For the first time since it was made 800 years ago, an entire stained glass window dedicated to Thomas Becket will leave Canterbury Cathedral to go on display in the British Museum. The window being loaned is one of the surviving famed Miracle Windows which were made in the early 1200s to surround Becket’s now-lost shrine in the Cathedral.

Miracle Windows in Canterbury Cathedral (c) British Museum

There were 12 Miracle Windows, although only 7 now survive and they tell the stories of miracles attributed to Becket in the three years following his death. The windows are the only known depictions of Becket’s miracle stories in any media.

The windows are also substantial in size – being over six metres high.

The window coming to the British Museum, the fifth in the 12-part series depicts include the healing of eyesight and the replacement of lost genitals, with the latter being the earliest known depiction of castration in medieval art.

The castration panel (c) British Museum

However, research carried out due to its removal revealed that some of the panels in the window had been in the wrong order for centuries. They were probably mixed up during a hasty rearrangement in the 1660s and the errors were discovered after close inspection of individual pieces under a microscope.

When the window is shown at the British Museum, it will be rearranged in the correct narrative order, and this will be the first time in over 350 years that visitors will be able to view these panels as they were made to be seen. It will also be the very first time the window can be seen up-close at eye-level.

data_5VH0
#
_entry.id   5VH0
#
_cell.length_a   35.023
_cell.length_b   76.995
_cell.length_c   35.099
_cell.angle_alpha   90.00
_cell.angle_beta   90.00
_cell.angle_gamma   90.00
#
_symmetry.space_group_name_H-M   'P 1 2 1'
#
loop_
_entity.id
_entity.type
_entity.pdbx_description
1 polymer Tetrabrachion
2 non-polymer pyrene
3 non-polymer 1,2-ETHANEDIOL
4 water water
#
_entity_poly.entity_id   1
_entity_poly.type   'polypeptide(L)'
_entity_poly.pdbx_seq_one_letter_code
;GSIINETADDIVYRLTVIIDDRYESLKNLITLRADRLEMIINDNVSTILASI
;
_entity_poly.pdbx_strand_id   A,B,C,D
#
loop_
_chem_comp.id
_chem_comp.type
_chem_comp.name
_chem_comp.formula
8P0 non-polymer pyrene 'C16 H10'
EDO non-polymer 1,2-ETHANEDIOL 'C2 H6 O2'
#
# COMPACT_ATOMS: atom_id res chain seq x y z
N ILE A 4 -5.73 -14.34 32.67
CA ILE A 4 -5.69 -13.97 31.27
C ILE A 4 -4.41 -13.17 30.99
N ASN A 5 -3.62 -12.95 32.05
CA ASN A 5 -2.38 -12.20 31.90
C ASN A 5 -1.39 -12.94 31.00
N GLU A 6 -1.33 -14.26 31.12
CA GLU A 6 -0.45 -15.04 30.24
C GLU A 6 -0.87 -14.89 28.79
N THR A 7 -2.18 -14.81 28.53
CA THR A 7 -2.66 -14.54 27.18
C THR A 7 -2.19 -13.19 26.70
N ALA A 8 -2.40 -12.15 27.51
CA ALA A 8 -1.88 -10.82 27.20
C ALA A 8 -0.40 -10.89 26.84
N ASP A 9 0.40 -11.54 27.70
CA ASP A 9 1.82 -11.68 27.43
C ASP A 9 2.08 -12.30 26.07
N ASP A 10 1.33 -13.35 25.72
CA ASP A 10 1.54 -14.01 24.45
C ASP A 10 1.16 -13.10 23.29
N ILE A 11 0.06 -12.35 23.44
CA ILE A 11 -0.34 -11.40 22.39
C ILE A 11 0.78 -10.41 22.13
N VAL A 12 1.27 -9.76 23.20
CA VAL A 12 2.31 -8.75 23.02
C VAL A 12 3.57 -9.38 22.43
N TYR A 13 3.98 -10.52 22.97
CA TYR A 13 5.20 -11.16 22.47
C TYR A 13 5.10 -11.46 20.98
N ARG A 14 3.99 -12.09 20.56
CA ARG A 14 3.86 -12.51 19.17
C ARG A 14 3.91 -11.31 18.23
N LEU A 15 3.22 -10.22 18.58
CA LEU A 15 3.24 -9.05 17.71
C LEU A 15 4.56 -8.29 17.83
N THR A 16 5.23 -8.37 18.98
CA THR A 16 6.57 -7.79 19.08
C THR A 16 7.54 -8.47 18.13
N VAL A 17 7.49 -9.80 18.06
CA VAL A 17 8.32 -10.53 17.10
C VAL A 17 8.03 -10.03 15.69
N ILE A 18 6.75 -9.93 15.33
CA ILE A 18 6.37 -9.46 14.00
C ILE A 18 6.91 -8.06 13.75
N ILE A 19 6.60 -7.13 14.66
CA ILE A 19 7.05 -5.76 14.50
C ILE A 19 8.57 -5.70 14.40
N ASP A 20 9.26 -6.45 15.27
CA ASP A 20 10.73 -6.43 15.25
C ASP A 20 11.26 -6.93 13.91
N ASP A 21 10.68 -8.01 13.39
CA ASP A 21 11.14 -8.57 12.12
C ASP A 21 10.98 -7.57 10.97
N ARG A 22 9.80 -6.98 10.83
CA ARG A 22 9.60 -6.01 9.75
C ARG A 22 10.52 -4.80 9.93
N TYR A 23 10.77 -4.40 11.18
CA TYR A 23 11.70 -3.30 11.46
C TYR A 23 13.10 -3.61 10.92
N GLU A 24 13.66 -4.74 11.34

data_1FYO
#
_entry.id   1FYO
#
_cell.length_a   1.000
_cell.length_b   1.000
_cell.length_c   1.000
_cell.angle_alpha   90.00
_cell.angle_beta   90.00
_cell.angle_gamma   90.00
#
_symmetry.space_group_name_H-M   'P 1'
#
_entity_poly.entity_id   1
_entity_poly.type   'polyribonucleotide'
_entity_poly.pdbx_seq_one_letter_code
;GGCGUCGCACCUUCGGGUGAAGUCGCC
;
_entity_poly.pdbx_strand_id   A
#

The exhibition is aiming to open this April, having already been delayed from last October, and will have over 100 objects on display related to the murder of Thomas Becket in 1170, allegedly on the orders of King Henry II.

News of Becket’s gruesome death sent shockwaves across Europe and is considered one of the most scandalous acts of sacrilege in English history. Miracles were quickly attributed to the dead Archbishop, and he was canonised just three years after his death.

Tickets for the exhibition will go on sale soon, and the exhibition is expected to run from 22nd April to 22nd August 2021.

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One comment
  1. JP says:

    Eye-watering level. I presume that’s the chopper~offer’s finger. Think they were less priggish in those days.
    Just wish that I’d done more latin at school, apart from the fact that it’s not entirely easy to read the script. Any ideas?

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